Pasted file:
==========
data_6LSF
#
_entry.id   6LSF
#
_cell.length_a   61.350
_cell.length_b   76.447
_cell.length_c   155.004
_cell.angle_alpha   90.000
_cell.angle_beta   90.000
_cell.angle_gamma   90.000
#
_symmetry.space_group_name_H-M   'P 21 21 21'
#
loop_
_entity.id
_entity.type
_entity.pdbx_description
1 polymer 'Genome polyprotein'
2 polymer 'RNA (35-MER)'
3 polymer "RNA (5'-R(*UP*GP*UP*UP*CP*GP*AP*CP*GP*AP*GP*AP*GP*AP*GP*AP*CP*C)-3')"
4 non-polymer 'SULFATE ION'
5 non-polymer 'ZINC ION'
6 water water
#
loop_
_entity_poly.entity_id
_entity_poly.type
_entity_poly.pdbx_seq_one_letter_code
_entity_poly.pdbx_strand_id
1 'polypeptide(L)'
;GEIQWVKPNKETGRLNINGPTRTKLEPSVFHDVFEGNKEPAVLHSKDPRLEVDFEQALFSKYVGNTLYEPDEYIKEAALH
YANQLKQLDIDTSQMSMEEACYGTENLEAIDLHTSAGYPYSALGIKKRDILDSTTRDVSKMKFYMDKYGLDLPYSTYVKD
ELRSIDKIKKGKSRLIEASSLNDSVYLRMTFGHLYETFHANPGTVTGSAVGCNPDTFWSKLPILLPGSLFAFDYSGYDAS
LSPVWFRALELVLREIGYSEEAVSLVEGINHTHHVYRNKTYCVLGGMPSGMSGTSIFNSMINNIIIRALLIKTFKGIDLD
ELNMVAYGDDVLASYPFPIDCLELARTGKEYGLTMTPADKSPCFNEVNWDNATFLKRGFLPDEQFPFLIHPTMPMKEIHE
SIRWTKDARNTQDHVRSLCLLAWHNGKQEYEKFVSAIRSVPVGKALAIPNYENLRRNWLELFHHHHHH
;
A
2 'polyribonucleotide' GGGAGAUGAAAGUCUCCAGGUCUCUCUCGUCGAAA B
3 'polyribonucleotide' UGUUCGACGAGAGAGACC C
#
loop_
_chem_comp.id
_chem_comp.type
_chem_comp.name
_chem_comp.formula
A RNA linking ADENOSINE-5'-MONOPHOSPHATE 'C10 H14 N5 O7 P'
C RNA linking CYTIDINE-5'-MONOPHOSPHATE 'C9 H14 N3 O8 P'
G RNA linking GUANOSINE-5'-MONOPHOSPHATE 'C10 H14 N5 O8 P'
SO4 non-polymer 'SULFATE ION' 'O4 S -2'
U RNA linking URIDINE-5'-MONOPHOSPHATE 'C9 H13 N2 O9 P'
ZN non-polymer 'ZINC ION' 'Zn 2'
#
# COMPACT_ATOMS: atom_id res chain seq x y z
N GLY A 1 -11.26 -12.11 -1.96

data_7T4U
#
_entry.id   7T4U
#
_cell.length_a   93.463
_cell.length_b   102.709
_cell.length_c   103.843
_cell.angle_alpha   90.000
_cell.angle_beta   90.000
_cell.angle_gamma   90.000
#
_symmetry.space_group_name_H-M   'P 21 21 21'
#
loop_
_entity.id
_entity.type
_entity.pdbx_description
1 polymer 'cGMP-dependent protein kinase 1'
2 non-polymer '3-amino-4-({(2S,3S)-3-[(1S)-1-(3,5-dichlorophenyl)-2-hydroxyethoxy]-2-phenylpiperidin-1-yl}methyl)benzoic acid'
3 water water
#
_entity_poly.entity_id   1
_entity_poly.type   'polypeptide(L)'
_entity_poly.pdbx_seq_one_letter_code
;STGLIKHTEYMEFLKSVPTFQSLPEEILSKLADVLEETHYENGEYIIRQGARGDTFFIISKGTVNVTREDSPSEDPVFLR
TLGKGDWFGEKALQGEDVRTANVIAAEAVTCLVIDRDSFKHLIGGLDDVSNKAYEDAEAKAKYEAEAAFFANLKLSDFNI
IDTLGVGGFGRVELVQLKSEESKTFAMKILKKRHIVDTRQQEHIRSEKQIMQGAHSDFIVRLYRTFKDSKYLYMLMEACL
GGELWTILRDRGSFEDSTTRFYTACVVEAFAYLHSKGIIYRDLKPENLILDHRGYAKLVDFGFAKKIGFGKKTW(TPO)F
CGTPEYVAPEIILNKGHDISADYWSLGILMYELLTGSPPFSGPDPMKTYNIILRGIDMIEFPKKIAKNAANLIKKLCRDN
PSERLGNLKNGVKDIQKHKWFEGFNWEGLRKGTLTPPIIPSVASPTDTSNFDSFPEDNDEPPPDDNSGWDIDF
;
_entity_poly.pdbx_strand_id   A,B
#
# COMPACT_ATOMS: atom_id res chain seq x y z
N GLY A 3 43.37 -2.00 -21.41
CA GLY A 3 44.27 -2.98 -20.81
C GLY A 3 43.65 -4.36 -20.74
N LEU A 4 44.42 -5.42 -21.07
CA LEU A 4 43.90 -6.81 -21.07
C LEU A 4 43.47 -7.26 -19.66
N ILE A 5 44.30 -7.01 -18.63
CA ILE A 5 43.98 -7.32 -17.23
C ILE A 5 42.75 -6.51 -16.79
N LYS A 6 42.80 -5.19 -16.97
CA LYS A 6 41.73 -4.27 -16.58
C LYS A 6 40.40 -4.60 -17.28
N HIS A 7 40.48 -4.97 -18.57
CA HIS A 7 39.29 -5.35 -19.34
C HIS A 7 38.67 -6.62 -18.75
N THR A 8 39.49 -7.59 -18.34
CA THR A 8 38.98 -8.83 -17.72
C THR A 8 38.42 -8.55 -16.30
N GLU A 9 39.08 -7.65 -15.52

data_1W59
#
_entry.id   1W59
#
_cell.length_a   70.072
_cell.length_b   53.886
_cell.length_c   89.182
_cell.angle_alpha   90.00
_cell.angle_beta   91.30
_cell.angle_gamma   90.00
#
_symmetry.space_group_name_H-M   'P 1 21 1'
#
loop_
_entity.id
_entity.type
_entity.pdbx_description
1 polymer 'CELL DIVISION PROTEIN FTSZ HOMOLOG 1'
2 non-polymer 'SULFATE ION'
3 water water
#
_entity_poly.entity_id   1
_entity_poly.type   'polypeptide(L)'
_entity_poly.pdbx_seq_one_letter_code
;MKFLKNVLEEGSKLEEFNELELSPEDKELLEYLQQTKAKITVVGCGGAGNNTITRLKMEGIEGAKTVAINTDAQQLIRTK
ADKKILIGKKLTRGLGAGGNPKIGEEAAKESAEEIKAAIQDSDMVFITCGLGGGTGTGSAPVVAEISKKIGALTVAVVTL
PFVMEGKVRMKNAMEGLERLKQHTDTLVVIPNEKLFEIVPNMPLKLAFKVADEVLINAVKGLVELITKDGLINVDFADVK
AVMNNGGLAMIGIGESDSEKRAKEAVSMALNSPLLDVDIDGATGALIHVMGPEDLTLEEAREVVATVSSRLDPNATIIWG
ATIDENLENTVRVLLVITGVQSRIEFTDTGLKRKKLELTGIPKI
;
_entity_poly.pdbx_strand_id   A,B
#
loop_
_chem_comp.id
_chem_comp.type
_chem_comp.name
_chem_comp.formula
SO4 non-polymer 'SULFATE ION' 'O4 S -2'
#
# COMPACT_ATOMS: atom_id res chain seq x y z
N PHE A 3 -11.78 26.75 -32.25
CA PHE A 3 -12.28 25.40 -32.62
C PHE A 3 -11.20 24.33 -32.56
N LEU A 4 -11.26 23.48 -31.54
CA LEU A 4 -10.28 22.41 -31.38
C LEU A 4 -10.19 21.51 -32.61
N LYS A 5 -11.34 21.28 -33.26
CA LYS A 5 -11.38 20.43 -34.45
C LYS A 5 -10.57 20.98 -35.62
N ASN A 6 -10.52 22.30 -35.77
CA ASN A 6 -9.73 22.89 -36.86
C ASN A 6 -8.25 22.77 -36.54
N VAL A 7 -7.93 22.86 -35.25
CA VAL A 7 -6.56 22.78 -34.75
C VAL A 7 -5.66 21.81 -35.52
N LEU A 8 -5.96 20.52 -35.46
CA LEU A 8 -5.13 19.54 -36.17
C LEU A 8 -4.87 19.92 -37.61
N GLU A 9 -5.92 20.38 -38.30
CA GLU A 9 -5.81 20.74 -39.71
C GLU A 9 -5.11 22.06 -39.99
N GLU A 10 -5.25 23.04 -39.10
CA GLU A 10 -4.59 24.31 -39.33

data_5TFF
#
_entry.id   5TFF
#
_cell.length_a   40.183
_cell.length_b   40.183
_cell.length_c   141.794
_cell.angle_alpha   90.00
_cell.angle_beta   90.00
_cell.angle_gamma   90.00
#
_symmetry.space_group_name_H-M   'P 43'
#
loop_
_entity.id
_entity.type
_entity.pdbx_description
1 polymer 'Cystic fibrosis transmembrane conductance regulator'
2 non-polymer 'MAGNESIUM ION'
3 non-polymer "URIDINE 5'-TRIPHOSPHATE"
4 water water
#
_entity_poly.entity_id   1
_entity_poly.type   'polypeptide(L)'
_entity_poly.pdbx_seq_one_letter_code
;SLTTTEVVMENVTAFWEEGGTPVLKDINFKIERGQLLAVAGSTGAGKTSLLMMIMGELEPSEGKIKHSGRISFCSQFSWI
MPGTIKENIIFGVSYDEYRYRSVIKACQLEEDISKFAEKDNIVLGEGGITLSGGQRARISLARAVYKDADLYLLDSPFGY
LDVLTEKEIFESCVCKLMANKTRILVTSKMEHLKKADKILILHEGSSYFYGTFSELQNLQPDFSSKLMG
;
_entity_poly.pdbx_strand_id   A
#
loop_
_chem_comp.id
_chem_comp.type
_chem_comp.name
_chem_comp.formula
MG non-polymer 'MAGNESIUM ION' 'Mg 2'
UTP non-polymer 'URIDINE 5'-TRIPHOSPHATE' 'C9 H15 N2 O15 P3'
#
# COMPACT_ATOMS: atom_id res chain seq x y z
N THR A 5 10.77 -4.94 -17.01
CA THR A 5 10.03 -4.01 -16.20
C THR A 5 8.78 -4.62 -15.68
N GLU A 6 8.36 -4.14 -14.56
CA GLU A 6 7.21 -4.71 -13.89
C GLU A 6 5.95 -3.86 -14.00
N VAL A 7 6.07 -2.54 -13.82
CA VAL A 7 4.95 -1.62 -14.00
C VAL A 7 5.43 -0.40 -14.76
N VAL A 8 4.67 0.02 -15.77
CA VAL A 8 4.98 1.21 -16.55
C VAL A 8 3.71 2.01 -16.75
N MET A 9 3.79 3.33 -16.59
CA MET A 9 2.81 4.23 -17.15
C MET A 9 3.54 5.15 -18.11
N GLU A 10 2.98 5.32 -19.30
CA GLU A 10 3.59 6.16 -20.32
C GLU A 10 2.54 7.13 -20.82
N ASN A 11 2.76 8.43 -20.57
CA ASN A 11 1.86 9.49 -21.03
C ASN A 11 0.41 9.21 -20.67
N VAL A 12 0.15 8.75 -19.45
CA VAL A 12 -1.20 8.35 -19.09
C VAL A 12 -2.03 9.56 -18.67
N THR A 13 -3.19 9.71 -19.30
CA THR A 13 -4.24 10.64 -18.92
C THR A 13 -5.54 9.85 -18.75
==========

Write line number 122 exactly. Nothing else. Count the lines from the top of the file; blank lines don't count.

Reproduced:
loop_